This reader works in the real estate industry, so I'm sensing there might be some self-interests that come into play on this issue. However, whatever the reader's motivations might be, the point is worth exploring further.
Which is what brought me to Tiger's doorstep, metaphorically speaking. The real reason I can't move into his house isn't because he has more money or better golf skills than me, although both of those things are true.
The real reason is that Tiger, like every other property owner in Florida, has rights to enjoy his own property that aren't trumped by my desire to live in an oceanfront mansion.
I'm free to choose where I want to live, but only if land is available and there's a willing seller.
Property rights are important to remember in a discussion about Florida's growth, but that's only one part of the equation.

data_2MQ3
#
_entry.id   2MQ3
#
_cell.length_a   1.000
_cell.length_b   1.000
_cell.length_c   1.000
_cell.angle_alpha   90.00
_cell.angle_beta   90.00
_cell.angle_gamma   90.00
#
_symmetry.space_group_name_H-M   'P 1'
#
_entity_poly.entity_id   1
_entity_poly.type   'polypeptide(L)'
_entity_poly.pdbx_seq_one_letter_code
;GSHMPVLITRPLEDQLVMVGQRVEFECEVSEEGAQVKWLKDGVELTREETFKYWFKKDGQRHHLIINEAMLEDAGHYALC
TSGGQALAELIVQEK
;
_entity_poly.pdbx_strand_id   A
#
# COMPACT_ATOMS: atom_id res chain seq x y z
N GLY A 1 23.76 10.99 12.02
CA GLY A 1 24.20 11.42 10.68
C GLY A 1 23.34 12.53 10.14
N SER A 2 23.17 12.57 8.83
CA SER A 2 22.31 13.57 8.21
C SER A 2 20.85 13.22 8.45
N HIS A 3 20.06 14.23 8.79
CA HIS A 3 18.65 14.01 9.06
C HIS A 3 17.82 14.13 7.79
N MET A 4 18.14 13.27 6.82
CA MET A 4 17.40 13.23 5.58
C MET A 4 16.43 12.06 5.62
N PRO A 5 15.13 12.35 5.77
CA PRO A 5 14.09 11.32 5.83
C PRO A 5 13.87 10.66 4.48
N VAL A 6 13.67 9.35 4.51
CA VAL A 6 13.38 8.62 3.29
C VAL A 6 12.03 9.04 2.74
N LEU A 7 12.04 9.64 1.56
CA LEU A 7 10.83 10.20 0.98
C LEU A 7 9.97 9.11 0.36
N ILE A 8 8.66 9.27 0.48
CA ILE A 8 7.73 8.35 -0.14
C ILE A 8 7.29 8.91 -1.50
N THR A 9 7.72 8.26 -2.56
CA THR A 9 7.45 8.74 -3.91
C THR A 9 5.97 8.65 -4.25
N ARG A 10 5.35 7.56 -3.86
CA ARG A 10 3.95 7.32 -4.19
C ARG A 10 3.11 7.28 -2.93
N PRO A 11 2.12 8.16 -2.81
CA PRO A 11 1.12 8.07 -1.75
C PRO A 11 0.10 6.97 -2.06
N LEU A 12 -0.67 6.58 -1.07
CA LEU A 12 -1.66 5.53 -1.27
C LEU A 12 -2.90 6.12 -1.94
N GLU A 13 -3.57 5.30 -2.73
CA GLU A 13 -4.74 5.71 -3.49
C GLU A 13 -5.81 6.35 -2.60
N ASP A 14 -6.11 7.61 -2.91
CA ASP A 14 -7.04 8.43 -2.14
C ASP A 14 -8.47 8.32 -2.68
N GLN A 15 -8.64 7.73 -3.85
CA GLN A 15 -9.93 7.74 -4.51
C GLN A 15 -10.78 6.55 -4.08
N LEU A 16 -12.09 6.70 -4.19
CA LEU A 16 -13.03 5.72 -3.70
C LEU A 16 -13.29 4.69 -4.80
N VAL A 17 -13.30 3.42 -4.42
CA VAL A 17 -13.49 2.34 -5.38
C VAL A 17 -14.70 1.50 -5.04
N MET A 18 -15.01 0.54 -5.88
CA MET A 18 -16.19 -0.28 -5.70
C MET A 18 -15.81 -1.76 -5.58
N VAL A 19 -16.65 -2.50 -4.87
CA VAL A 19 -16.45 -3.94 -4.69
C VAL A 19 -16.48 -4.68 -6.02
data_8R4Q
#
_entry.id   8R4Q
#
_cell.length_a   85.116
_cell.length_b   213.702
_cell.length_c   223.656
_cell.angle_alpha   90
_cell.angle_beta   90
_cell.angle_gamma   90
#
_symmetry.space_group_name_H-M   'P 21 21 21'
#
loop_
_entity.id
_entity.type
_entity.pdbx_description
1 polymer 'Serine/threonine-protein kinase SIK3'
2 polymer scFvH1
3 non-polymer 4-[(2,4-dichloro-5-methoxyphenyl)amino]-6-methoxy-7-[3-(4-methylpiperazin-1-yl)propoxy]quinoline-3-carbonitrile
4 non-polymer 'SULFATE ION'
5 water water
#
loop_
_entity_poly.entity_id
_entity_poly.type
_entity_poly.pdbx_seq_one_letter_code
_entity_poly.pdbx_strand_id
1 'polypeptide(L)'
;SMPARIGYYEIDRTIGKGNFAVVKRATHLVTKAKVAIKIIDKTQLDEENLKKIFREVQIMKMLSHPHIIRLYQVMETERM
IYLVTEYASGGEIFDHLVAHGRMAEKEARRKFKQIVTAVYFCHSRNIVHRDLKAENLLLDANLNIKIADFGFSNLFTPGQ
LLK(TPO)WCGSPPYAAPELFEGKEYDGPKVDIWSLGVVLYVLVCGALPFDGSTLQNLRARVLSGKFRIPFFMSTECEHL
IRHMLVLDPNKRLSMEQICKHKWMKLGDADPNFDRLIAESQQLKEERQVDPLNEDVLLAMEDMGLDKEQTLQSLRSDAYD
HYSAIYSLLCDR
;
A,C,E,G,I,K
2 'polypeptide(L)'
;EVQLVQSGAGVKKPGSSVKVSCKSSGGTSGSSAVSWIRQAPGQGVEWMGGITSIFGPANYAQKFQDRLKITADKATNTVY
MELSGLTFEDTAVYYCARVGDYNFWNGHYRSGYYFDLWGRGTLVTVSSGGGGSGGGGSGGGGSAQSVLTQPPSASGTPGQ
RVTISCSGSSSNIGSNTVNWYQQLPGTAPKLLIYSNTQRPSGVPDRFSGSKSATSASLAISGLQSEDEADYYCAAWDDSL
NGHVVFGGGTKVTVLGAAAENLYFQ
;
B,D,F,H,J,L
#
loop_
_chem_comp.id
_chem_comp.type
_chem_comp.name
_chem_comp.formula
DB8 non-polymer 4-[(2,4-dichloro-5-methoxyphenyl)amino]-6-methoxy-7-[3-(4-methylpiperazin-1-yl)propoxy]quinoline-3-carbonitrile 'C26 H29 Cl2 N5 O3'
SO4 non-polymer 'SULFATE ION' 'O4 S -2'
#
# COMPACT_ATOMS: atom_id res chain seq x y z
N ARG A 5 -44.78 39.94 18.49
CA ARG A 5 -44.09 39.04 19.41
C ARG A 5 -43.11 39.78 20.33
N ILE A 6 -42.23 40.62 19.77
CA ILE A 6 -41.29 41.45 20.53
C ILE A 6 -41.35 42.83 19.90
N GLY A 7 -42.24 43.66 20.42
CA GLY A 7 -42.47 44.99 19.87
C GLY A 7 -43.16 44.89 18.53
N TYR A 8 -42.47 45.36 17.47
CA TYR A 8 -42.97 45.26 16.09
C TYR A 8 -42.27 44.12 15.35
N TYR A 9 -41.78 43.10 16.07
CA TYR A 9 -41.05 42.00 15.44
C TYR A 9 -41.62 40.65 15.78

As rich and successful as Tiger is, his property rights aren't unfettered. Zoning laws don't allow him to convert his estate into a giant amusement park, just like zoning laws don't allow me to convert my condo into a coffee shop.
When people buy property, they should have a reasonable expectation they can use that property for the purposes allowed by law at the time of sale. There's no guarantee, and I would argue there's not even an implied understanding, zoning can simply be changed because a property owner wants to do something different with it.
I might think I could buy several thousand acres of agricultural land and petition to have it rezoned for high-density residential uses, but that doesn't mean it's going to happen.
The law protects my property rights, and should also protect the rights of people living in the surrounding neighborhood who might be adversely affected by future land-use changes.
I brought my concern about cities and counties not being able to set caps on their growth to state Rep. Toby Overdorf, R-Palm City, and he raised a very interesting point.
Overdorf said if there's a cap on land available for development, it would create more scarcity that, in turn, would drive up prices based on that old supply-and-demand theory we learned about in high school.